Studies of chest computed tomography (CT) in patients with primary antibody deficiency syndromes (ADS) suggest a broad range of bronchial pathology. However, there are as yet no multicentre studies to assess the variety of bronchial pathology in this patient group. One of the underlying reasons is the lack of a consensus methodology, a prerequisite to jointly document chest CT findings. We aimed to establish an international platform for the evaluation of bronchial pathology as assessed by chest CT and to describe the range of bronchial pathologies in patients with antibody deficiency. Ffteen immunodeficiency centres from 9 countries evaluated chest CT scans of patients with ADS using a predefined list of potential findings including an extent score for bronchiectasis. Data of 282 patients with ADS were collected. Patients with common variable immunodeficiency disorders (CVID) comprised the largest subgroup (232 patients, 82.3%). Eighty percent of CVID patients had radiological evidence of bronchial pathology including bronchiectasis in 61%, bronchial wall thickening in 44% and mucus plugging in 29%. Bronchiectasis was detected in 44% of CVID patients aged less than 20 years. Cough was a better predictor for bronchiectasis than spirometry values. Delay of diagnosis as well as duration of disease correlated positively with presence of bronchiectasis. The use of consensus diagnostic criteria and a pre-defined list of bronchial pathologies allows for comparison of chest CT data in multicentre studies. Our data suggest a high prevalence of bronchial pathology in CVID due to late diagnosis or duration of disease.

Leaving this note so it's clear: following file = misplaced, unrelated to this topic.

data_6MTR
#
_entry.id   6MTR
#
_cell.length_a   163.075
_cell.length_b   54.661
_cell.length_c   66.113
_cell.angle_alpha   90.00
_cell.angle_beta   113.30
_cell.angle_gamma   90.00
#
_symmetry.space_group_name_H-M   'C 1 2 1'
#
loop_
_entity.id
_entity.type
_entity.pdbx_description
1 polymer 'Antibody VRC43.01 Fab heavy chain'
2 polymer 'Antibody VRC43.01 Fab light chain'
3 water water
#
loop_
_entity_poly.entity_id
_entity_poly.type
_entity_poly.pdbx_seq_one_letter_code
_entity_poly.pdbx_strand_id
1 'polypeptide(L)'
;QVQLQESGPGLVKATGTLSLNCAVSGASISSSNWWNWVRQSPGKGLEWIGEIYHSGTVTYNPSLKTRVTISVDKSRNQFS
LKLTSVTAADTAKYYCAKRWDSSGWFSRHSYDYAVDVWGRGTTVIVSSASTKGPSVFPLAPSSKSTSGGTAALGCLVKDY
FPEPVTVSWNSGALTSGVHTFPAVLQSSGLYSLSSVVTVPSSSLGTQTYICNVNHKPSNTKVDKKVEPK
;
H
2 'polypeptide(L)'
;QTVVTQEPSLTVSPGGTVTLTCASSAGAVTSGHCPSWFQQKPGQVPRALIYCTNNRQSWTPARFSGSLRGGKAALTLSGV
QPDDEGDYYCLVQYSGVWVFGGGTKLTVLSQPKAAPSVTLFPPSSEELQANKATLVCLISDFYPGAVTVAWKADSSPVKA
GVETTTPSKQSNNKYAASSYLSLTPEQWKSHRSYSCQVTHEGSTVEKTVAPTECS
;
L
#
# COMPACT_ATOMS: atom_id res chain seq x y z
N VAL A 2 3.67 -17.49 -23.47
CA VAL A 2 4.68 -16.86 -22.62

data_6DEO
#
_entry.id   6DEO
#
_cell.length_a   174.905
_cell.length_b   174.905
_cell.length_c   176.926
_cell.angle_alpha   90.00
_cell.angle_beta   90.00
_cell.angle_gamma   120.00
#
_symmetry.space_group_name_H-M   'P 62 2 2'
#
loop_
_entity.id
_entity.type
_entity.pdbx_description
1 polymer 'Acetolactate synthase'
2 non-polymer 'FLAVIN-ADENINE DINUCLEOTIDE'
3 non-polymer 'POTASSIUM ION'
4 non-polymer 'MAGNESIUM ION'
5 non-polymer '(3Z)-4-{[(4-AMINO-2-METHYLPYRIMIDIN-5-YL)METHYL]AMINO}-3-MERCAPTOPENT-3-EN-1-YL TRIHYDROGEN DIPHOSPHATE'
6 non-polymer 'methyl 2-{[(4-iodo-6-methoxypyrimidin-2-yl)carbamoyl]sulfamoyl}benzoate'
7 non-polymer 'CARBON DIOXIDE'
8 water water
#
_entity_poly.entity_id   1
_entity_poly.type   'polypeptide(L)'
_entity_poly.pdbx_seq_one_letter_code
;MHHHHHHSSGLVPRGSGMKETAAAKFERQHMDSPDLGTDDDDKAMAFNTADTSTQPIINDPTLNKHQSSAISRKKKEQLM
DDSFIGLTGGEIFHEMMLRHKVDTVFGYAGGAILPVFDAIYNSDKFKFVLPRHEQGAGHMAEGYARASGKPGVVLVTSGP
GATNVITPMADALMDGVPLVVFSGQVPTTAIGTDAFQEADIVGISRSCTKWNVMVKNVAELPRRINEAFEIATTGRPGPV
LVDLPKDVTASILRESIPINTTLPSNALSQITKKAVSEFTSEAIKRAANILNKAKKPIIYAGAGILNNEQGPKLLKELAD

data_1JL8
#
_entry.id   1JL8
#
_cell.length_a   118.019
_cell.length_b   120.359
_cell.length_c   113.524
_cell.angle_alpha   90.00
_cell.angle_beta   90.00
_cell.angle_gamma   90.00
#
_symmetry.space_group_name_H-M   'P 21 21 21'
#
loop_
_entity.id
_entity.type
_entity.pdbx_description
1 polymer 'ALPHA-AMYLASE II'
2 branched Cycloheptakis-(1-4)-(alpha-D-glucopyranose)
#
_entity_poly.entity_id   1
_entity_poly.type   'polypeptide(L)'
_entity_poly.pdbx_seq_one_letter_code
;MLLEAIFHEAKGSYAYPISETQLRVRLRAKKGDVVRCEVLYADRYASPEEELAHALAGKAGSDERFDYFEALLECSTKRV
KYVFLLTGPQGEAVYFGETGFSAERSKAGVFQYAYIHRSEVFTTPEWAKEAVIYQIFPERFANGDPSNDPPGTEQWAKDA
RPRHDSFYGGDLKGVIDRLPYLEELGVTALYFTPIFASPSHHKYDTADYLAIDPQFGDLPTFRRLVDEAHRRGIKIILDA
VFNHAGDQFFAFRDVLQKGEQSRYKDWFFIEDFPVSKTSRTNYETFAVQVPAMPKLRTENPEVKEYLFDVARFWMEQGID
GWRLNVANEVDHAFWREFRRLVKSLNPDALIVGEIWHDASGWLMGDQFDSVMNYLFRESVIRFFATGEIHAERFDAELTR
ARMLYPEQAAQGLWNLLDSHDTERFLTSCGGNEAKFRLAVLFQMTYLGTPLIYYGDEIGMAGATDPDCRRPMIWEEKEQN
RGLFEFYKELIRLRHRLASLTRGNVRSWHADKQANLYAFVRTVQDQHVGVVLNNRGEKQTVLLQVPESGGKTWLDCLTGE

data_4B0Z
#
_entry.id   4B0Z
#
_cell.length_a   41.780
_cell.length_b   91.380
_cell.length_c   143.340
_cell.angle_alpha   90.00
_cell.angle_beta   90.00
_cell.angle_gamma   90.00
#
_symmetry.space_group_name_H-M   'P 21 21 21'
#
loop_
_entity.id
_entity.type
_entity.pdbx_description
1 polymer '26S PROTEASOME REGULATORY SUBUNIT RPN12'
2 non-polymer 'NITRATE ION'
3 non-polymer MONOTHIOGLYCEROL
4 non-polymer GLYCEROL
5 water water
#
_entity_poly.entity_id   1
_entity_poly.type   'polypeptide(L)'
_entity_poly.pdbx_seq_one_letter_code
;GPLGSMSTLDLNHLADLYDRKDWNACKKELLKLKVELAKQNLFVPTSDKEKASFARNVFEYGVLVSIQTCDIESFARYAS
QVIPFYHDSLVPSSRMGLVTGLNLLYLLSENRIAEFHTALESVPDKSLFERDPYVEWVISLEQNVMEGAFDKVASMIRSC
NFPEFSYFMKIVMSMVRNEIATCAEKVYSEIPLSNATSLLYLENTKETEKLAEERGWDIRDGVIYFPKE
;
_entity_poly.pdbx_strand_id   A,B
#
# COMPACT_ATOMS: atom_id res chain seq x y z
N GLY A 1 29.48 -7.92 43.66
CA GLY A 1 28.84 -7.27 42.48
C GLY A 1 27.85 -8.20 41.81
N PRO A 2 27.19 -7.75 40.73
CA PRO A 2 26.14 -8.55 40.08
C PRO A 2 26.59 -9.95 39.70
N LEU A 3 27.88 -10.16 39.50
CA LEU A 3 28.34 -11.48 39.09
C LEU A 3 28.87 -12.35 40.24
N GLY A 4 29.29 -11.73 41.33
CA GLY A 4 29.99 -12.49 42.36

Assuntos
Brônquios/patologia , Síndromes de Imunodeficiência/patologia , Parede Torácica/patologia , Adolescente , Adulto , Idoso , Bronquiectasia/patologia , Criança , Pré-Escolar , Imunodeficiência de Variável Comum/patologia , Feminino , Humanos , Lactente , Masculino , Espirometria/métodos , Tomografia Computadorizada por Raios X/métodos , Adulto Jovem
15.
J Clin Immunol ; 39(1): 55-64, 2019 01.
Artigo em Inglês | MEDLINE | ID: mdl-30552536

RESUMO